Editor’s note: On July 24, 1990, the National Black Catholic Clergy Caucus of the United States designated November as Black Catholic History Month to celebrate the long history and proud heritage of Black Catholics. In this edition, find articles and columns highlighting the rich history of the African presense in the church and a racial justice report from the diocese department of faith formation. Additionally, we will be beginning a series “From the archives” that will highlight Black History in our diocese, among other intriquing subjects. Black Catholic History is truly a gift.
By Richard Lane DETROIT – Transference of something from one place to another, or the movement of one thing to another. That is the medical definition of the word ‘gift’; an “action” or redirection of someone or something. A “gift” is also a relocation of a tendon due to a trauma or suffering, from one area to an infected area, for healing or strengthening of the weakened or affected muscle. Imagine waking up one morning as a 7-year-old child. You are happy and carefree, excited to learn more about the wonderful world you have been blessed to be born into. Your loving family cares about you and protects you unconditionally. Out of nowhere, though, someone comes and not only takes you away, but sells you into slavery at least seven times. You were given a name whose meaning is “favored/blessed/lucky.” You were forced to walk barefoot for more than 600 miles. Your innocence is stolen from you; your safety taken from you; your dignity taken from you; your childhood, your womanhood, your life stolen — and you have no idea why or how this happened. Yet your life and those after you would have a deleterious effect forever, yet you are considered to be a gift, a blessing, you are considered favored by God, but how do you understand as a mere child?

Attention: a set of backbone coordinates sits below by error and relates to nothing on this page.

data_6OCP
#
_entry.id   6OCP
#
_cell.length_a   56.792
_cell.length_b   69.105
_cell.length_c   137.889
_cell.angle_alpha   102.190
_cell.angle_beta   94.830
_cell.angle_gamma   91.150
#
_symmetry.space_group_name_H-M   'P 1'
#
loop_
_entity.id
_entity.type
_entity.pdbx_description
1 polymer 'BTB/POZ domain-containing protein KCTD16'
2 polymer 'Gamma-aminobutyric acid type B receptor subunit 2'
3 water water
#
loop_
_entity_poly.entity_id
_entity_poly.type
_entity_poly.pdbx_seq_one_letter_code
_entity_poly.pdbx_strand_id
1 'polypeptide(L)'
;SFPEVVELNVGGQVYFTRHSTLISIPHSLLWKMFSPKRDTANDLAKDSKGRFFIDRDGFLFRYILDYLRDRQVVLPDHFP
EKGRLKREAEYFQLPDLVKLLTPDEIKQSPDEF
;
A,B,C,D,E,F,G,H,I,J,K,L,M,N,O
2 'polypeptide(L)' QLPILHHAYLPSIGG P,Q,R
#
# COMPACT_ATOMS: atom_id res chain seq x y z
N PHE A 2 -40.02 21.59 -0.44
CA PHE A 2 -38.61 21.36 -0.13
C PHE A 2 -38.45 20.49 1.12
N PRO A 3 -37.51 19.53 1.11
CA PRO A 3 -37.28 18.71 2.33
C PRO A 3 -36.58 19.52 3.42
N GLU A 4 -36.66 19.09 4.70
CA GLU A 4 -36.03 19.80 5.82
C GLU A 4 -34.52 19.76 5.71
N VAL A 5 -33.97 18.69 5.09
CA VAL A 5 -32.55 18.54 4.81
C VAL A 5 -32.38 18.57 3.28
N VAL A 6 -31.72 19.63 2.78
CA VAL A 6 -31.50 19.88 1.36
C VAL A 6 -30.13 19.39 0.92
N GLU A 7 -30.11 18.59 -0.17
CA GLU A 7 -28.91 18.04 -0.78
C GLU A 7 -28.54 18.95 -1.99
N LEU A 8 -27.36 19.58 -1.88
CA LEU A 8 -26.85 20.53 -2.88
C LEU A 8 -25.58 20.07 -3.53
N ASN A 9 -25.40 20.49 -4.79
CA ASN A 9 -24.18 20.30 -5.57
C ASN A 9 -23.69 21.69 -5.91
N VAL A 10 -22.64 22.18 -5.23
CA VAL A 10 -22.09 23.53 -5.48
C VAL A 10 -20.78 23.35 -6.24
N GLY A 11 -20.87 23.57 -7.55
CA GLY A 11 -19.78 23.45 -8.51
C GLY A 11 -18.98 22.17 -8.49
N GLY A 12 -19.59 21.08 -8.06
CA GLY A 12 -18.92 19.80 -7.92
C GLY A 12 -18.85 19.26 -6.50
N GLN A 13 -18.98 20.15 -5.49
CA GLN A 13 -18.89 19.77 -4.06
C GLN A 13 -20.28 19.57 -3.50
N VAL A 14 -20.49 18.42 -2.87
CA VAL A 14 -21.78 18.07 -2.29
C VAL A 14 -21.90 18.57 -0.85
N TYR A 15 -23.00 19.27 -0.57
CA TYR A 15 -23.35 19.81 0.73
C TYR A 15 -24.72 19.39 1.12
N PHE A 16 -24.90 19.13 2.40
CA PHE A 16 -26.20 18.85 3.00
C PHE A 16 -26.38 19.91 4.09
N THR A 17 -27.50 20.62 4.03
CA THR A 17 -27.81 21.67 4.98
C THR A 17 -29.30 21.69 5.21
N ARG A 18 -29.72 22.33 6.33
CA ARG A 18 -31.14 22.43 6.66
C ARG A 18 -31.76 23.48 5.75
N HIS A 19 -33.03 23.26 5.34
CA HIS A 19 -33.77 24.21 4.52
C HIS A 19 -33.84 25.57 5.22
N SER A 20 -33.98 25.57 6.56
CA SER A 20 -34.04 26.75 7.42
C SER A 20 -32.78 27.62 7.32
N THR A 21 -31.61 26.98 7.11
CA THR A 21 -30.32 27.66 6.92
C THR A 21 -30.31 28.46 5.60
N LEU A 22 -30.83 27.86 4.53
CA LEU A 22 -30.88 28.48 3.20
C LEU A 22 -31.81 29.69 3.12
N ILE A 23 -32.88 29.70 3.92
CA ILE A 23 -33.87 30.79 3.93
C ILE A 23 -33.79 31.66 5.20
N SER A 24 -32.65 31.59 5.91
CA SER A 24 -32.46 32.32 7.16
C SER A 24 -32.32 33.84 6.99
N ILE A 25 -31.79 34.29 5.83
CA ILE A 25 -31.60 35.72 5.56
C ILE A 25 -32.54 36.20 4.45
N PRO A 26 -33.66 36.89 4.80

You later understand that your trauma is due to the color of your skin, which others have maimed, mutilated and tortured for reasons beyond your adolescent comprehension. Taken to a foreign land to people you have never seen, given foods you have never eaten and assigned a life you never knew existed, you are a “gift” or “blessing” to others. This is the story of one Josephine Bakhita, a Sudanese Catholic saint of our church. Amid her suffering and pain, Bakhita (which means “blessing/lucky/favor” in her native tongue) saw the gift that was meant for her. She saw and encountered a transference from pain to power; from brutality to blessing; from slavery to salvation. She encountered Jesus within the Catholic Church. I ask you: Do you know the gift? In 1854, a child was born into slavery in Missouri. He was baptized and raised Catholic and at an early age encountered the “gift” that was before him in his Catholic faith. He desired not only to follow this gift but to become a “gift” to God by giving his life to the sacrament of holy orders as a priest, but he was not allowed to enter the seminary because of the color of his skin. Imagine the disappointment, hurt and pain of not being able to give your life to God totally just because of your race. Eventually sent to seminary in Rome and ordained a priest, he thought he would be sent as a missionary priest to Africa (due to the color of his skin), but was sent back to pastor a Black Catholic congregation in Quincy, Ill., where he would be known in derogatory terms using the n-word. Father Augustus Tolton became the first “gift” to the Black Catholic Church by being the first African American (Black) priest ordained for (not in) the United States. Father Tolton saw and encountered a transference from failure to freedom; from denial to destiny; from slavery to spirituality. Do you know the gift? In the fourth century AD, a man was terminated from his job as an official within the Egyptian government for being a thief and murderer. He gathered a group of 75 men who pillaged, plundered, robbed and raped throughout the Egyptian desert. This man was the biggest and baddest, the most imposing, figure of the time.